Flu season is in full force and San Antonio is experiencing an unprecedented number of cases, according to the San Antonio Express News. Hopefully, you are taking steps to keep you and your family healthy; washing your hands, disinfecting common areas and keeping your coughs and sneezes to yourself. However, the best protection against the flu, according to the Centers for Disease Control and Prevention, is to get the flu vaccine. October flew by and November slipped away from you and here it is January and you realize you never went in for your vaccine. You may be thinking it is too late to vaccinate, but doctors say no; you can still go get your vaccine to help you make it through this flu season unscathed.
The flu season typically begins in October, although this year the first cases were seen in September. The season then peaks in January or February and can last until into May. That means the flu will be a threat for many months to come. Doctors and clinics provide vaccinations for as long as the flu virus remains in circulation. Get your shot as soon as possible because it takes your body up to two weeks to produce the antibodies that then protect you from the flu virus.
Now that you decided to go get your flu shot, do not just rush out the door to the nearest clinic. Call ahead to ensure your destination of choice still has shots available. There is not a shortage of vaccine this year, manufacturers estimated to produce 135 million doses and as of January 4, 2013 they had distributed 128 million doses. However, many clinics have experienced temporary shortages while awaiting new shipments because the severity of the flu has prompted more people to get the shot.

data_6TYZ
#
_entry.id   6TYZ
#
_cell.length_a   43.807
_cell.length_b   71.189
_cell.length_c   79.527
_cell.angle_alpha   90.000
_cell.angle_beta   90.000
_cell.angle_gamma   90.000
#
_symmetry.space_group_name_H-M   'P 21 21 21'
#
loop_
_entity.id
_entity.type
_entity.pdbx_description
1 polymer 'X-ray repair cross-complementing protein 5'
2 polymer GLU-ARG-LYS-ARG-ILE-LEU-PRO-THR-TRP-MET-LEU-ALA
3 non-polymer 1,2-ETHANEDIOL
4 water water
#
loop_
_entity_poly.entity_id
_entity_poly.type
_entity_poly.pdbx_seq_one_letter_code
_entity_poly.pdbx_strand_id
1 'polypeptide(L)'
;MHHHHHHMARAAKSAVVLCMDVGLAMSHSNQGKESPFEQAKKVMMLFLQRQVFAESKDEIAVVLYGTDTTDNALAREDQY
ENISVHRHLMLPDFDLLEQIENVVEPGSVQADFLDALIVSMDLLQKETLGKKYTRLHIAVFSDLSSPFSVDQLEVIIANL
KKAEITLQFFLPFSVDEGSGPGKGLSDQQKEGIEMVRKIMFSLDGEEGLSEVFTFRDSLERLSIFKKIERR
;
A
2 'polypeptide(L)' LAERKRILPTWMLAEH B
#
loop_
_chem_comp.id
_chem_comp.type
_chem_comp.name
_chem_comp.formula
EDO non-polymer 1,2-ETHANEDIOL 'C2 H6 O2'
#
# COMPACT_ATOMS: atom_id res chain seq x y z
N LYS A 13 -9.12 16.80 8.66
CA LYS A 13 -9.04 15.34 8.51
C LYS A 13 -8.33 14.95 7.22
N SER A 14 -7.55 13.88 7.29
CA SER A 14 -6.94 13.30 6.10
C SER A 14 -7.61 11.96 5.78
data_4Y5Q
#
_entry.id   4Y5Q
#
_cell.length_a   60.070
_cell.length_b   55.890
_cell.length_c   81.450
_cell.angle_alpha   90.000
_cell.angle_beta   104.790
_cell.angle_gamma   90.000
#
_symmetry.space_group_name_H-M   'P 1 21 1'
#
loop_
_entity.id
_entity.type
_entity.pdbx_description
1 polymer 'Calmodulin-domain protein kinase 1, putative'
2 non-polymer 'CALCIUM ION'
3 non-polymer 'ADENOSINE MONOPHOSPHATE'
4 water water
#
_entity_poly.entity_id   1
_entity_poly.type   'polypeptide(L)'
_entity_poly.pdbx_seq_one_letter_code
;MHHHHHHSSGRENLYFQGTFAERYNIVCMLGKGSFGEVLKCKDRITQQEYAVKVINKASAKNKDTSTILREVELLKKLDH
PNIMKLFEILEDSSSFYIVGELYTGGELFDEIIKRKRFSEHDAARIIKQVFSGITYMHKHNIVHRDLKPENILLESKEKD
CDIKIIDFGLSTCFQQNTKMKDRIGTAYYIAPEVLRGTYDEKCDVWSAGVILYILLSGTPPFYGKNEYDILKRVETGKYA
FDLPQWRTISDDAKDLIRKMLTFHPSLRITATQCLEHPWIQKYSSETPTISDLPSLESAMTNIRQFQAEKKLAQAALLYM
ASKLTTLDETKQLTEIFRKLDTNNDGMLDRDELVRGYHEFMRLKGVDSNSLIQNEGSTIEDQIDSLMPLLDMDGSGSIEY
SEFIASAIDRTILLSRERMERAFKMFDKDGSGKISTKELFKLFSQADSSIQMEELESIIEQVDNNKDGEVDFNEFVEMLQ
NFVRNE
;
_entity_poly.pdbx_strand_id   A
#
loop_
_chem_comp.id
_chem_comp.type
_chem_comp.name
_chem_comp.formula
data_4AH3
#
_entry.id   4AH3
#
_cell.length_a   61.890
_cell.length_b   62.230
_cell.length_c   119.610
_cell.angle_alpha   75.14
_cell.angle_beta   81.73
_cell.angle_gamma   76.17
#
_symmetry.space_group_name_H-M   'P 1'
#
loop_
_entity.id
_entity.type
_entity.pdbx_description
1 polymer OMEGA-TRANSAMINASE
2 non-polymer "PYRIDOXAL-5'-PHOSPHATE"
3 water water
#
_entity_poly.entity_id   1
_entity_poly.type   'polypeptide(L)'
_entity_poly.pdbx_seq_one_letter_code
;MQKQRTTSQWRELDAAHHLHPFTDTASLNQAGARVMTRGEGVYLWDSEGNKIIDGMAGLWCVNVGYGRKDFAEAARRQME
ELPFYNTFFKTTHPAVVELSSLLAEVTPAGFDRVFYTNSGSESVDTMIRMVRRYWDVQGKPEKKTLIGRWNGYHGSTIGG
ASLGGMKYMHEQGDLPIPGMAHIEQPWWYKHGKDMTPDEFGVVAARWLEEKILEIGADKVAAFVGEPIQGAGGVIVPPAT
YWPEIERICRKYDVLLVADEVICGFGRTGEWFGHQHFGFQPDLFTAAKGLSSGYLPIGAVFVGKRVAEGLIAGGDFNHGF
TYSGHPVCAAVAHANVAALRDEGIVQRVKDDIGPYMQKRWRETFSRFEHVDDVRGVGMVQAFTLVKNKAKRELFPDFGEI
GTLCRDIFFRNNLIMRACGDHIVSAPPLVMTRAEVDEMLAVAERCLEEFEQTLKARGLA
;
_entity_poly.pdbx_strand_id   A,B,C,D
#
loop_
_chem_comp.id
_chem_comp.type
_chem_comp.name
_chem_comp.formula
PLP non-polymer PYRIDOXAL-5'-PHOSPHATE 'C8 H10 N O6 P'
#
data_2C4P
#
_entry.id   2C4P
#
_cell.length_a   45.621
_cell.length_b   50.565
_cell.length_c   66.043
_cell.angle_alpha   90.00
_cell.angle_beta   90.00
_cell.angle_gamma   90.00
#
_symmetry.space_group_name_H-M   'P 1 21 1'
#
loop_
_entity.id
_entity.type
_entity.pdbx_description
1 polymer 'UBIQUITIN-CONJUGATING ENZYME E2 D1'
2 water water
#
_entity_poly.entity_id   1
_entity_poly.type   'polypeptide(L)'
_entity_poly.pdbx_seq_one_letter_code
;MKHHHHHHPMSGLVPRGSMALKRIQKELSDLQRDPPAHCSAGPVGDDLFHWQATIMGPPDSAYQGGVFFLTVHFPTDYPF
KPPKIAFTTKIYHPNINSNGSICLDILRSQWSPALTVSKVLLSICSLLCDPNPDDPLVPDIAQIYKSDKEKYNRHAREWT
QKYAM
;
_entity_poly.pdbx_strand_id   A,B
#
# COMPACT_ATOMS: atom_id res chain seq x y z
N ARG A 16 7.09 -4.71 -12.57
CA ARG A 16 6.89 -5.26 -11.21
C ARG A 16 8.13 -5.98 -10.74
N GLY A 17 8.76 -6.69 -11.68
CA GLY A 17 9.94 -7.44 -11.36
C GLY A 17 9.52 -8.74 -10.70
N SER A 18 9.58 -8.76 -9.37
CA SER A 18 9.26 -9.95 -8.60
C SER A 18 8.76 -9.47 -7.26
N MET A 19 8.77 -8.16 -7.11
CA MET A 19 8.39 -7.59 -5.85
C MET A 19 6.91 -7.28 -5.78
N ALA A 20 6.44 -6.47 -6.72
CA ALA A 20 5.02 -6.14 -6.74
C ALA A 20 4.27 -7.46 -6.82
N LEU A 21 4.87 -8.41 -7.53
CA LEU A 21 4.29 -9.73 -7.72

Getting the flu shot does not mean you will not get the flu. There are many different strains of the flu virus circulating and this year’s flu shot only protects you against the three most prevalent strains. In addition, some people become infected with a strain of flu even after receiving the vaccine that includes that strain. In these cases, the symptoms are usually milder than if you had not received the shot. Overall, the flu shot is about 60 percent effective according to reports released by the CDC.
And if you are thinking that you are safe this year because you received your flu shot last year, think again. The protection provided by the flu vaccine declines over time. In addition, the strains of flu included in the vaccine vary from year to year depending on which strains the CDC predicts will be prevalent. Therefore, anyone over the age of six months, especially those susceptible to complications of the flu including adults over 65 years of age, children under five years old, pregnant women and those with chronic disease like asthma or kidney disease, should get their flu vaccine every year.